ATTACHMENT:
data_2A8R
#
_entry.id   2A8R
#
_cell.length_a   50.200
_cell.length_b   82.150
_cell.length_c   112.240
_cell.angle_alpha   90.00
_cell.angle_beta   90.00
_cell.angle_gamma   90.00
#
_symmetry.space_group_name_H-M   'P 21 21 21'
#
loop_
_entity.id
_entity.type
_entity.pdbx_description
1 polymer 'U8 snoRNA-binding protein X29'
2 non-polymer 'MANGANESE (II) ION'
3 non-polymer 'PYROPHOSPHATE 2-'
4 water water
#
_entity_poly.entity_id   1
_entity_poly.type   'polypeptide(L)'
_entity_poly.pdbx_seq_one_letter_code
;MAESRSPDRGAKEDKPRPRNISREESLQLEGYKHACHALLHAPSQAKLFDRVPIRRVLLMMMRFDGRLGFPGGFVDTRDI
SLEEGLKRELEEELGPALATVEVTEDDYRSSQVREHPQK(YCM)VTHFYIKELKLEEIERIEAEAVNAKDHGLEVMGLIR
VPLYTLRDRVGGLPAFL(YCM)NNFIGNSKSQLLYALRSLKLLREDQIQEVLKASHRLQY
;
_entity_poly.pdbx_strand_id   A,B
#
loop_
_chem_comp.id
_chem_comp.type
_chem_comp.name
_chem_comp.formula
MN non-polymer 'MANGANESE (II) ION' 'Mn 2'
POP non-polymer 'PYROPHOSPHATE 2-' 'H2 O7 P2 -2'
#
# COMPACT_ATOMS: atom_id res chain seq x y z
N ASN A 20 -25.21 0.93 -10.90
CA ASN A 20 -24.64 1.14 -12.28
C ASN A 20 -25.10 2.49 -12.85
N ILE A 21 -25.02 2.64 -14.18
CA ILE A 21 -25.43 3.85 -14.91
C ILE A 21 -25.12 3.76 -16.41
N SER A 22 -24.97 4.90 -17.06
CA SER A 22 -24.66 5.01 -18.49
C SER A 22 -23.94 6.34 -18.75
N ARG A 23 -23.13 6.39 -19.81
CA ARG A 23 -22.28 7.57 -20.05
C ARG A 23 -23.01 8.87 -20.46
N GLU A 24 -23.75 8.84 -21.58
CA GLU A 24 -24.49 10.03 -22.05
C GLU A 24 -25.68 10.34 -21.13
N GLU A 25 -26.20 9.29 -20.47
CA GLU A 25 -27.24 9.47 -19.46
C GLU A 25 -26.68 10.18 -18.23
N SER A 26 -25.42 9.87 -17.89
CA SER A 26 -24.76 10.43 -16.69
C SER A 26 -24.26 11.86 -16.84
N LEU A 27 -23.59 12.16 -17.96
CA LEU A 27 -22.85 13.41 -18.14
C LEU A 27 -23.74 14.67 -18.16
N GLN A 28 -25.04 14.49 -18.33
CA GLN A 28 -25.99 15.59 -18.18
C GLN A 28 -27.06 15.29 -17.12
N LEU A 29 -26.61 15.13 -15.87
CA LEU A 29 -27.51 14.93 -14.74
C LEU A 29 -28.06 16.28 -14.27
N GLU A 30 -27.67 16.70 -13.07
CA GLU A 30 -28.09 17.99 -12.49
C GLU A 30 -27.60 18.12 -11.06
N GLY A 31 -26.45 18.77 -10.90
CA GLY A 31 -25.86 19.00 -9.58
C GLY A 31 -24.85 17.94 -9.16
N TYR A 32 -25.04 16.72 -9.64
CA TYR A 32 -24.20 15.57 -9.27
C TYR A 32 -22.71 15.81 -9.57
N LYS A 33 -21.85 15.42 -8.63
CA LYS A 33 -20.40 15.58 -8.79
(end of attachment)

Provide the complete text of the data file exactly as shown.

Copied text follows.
data_2A8R
#
_entry.id   2A8R
#
_cell.length_a   50.200
_cell.length_b   82.150
_cell.length_c   112.240
_cell.angle_alpha   90.00
_cell.angle_beta   90.00
_cell.angle_gamma   90.00
#
_symmetry.space_group_name_H-M   'P 21 21 21'
#
loop_
_entity.id
_entity.type
_entity.pdbx_description
1 polymer 'U8 snoRNA-binding protein X29'
2 non-polymer 'MANGANESE (II) ION'
3 non-polymer 'PYROPHOSPHATE 2-'
4 water water
#
_entity_poly.entity_id   1
_entity_poly.type   'polypeptide(L)'
_entity_poly.pdbx_seq_one_letter_code
;MAESRSPDRGAKEDKPRPRNISREESLQLEGYKHACHALLHAPSQAKLFDRVPIRRVLLMMMRFDGRLGFPGGFVDTRDI
SLEEGLKRELEEELGPALATVEVTEDDYRSSQVREHPQK(YCM)VTHFYIKELKLEEIERIEAEAVNAKDHGLEVMGLIR
VPLYTLRDRVGGLPAFL(YCM)NNFIGNSKSQLLYALRSLKLLREDQIQEVLKASHRLQY
;
_entity_poly.pdbx_strand_id   A,B
#
loop_
_chem_comp.id
_chem_comp.type
_chem_comp.name
_chem_comp.formula
MN non-polymer 'MANGANESE (II) ION' 'Mn 2'
POP non-polymer 'PYROPHOSPHATE 2-' 'H2 O7 P2 -2'
#
# COMPACT_ATOMS: atom_id res chain seq x y z
N ASN A 20 -25.21 0.93 -10.90
CA ASN A 20 -24.64 1.14 -12.28
C ASN A 20 -25.10 2.49 -12.85
N ILE A 21 -25.02 2.64 -14.18
CA ILE A 21 -25.43 3.85 -14.91
C ILE A 21 -25.12 3.76 -16.41
N SER A 22 -24.97 4.90 -17.06
CA SER A 22 -24.66 5.01 -18.49
C SER A 22 -23.94 6.34 -18.75
N ARG A 23 -23.13 6.39 -19.81
CA ARG A 23 -22.28 7.57 -20.05
C ARG A 23 -23.01 8.87 -20.46
N GLU A 24 -23.75 8.84 -21.58
CA GLU A 24 -24.49 10.03 -22.05
C GLU A 24 -25.68 10.34 -21.13
N GLU A 25 -26.20 9.29 -20.47
CA GLU A 25 -27.24 9.47 -19.46
C GLU A 25 -26.68 10.18 -18.23
N SER A 26 -25.42 9.87 -17.89
CA SER A 26 -24.76 10.43 -16.69
C SER A 26 -24.26 11.86 -16.84
N LEU A 27 -23.59 12.16 -17.96
CA LEU A 27 -22.85 13.41 -18.14
C LEU A 27 -23.74 14.67 -18.16
N GLN A 28 -25.04 14.49 -18.33
CA GLN A 28 -25.99 15.59 -18.18
C GLN A 28 -27.06 15.29 -17.12
N LEU A 29 -26.61 15.13 -15.87
CA LEU A 29 -27.51 14.93 -14.74
C LEU A 29 -28.06 16.28 -14.27
N GLU A 30 -27.67 16.70 -13.07
CA GLU A 30 -28.09 17.99 -12.49
C GLU A 30 -27.60 18.12 -11.06
N GLY A 31 -26.45 18.77 -10.90
CA GLY A 31 -25.86 19.00 -9.58
C GLY A 31 -24.85 17.94 -9.16
N TYR A 32 -25.04 16.72 -9.64
CA TYR A 32 -24.20 15.57 -9.27
C TYR A 32 -22.71 15.81 -9.57
N LYS A 33 -21.85 15.42 -8.63
CA LYS A 33 -20.40 15.58 -8.79